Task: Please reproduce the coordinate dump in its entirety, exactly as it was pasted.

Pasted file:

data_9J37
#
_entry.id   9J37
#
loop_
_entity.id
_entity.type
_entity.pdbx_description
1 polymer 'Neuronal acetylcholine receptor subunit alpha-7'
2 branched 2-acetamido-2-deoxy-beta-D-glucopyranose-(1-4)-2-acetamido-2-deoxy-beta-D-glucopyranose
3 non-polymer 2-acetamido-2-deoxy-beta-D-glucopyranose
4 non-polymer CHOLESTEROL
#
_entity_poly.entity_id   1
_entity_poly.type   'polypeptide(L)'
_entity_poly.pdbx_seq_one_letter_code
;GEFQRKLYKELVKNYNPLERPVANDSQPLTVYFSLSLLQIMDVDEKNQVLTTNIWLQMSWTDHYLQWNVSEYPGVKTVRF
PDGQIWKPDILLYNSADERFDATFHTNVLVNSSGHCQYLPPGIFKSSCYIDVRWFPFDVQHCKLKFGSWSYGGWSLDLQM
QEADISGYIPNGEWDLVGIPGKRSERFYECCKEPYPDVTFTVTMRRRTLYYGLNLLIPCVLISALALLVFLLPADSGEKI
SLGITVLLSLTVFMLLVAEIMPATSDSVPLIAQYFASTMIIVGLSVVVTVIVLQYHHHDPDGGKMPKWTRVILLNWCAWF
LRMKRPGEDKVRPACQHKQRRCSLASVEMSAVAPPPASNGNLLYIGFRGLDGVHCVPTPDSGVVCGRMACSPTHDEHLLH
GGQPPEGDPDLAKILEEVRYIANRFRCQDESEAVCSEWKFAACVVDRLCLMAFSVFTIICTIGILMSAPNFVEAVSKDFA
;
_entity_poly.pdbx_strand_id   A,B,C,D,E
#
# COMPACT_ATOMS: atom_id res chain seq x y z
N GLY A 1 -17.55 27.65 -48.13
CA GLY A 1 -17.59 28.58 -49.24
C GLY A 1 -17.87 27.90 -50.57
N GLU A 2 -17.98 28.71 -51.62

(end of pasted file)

data_9J37
#
_entry.id   9J37
#
loop_
_entity.id
_entity.type
_entity.pdbx_description
1 polymer 'Neuronal acetylcholine receptor subunit alpha-7'
2 branched 2-acetamido-2-deoxy-beta-D-glucopyranose-(1-4)-2-acetamido-2-deoxy-beta-D-glucopyranose
3 non-polymer 2-acetamido-2-deoxy-beta-D-glucopyranose
4 non-polymer CHOLESTEROL
#
_entity_poly.entity_id   1
_entity_poly.type   'polypeptide(L)'
_entity_poly.pdbx_seq_one_letter_code
;GEFQRKLYKELVKNYNPLERPVANDSQPLTVYFSLSLLQIMDVDEKNQVLTTNIWLQMSWTDHYLQWNVSEYPGVKTVRF
PDGQIWKPDILLYNSADERFDATFHTNVLVNSSGHCQYLPPGIFKSSCYIDVRWFPFDVQHCKLKFGSWSYGGWSLDLQM
QEADISGYIPNGEWDLVGIPGKRSERFYECCKEPYPDVTFTVTMRRRTLYYGLNLLIPCVLISALALLVFLLPADSGEKI
SLGITVLLSLTVFMLLVAEIMPATSDSVPLIAQYFASTMIIVGLSVVVTVIVLQYHHHDPDGGKMPKWTRVILLNWCAWF
LRMKRPGEDKVRPACQHKQRRCSLASVEMSAVAPPPASNGNLLYIGFRGLDGVHCVPTPDSGVVCGRMACSPTHDEHLLH
GGQPPEGDPDLAKILEEVRYIANRFRCQDESEAVCSEWKFAACVVDRLCLMAFSVFTIICTIGILMSAPNFVEAVSKDFA
;
_entity_poly.pdbx_strand_id   A,B,C,D,E
#
# COMPACT_ATOMS: atom_id res chain seq x y z
N GLY A 1 -17.55 27.65 -48.13
CA GLY A 1 -17.59 28.58 -49.24
C GLY A 1 -17.87 27.90 -50.57
N GLU A 2 -17.98 28.71 -51.62